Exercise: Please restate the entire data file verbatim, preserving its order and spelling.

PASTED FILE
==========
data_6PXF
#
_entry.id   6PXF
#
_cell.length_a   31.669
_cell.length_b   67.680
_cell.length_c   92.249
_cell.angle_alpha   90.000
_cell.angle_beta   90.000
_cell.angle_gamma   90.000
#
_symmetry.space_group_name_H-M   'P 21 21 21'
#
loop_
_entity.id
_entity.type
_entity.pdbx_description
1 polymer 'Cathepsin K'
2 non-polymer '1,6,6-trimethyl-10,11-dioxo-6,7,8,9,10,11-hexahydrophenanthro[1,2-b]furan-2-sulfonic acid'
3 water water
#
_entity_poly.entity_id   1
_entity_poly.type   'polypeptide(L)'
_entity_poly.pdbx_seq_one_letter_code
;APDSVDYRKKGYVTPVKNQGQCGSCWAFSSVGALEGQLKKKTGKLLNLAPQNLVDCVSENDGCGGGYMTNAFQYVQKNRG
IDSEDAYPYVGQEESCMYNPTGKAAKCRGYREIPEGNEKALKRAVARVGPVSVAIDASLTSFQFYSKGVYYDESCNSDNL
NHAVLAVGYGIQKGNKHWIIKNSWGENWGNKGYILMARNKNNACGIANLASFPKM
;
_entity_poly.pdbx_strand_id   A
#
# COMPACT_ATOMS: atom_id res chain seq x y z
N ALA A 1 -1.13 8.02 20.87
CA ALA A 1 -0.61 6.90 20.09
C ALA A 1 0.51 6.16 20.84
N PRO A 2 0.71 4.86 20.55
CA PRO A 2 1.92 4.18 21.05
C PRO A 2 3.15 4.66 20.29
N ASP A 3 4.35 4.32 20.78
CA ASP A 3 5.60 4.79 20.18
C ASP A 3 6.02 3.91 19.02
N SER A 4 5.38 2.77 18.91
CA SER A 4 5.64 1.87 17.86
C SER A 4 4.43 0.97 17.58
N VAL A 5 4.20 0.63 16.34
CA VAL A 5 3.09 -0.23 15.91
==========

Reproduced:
data_6PXF
#
_entry.id   6PXF
#
_cell.length_a   31.669
_cell.length_b   67.680
_cell.length_c   92.249
_cell.angle_alpha   90.000
_cell.angle_beta   90.000
_cell.angle_gamma   90.000
#
_symmetry.space_group_name_H-M   'P 21 21 21'
#
loop_
_entity.id
_entity.type
_entity.pdbx_description
1 polymer 'Cathepsin K'
2 non-polymer '1,6,6-trimethyl-10,11-dioxo-6,7,8,9,10,11-hexahydrophenanthro[1,2-b]furan-2-sulfonic acid'
3 water water
#
_entity_poly.entity_id   1
_entity_poly.type   'polypeptide(L)'
_entity_poly.pdbx_seq_one_letter_code
;APDSVDYRKKGYVTPVKNQGQCGSCWAFSSVGALEGQLKKKTGKLLNLAPQNLVDCVSENDGCGGGYMTNAFQYVQKNRG
IDSEDAYPYVGQEESCMYNPTGKAAKCRGYREIPEGNEKALKRAVARVGPVSVAIDASLTSFQFYSKGVYYDESCNSDNL
NHAVLAVGYGIQKGNKHWIIKNSWGENWGNKGYILMARNKNNACGIANLASFPKM
;
_entity_poly.pdbx_strand_id   A
#
# COMPACT_ATOMS: atom_id res chain seq x y z
N ALA A 1 -1.13 8.02 20.87
CA ALA A 1 -0.61 6.90 20.09
C ALA A 1 0.51 6.16 20.84
N PRO A 2 0.71 4.86 20.55
CA PRO A 2 1.92 4.18 21.05
C PRO A 2 3.15 4.66 20.29
N ASP A 3 4.35 4.32 20.78
CA ASP A 3 5.60 4.79 20.18
C ASP A 3 6.02 3.91 19.02
N SER A 4 5.38 2.77 18.91
CA SER A 4 5.64 1.87 17.86
C SER A 4 4.43 0.97 17.58
N VAL A 5 4.20 0.63 16.34
CA VAL A 5 3.09 -0.23 15.91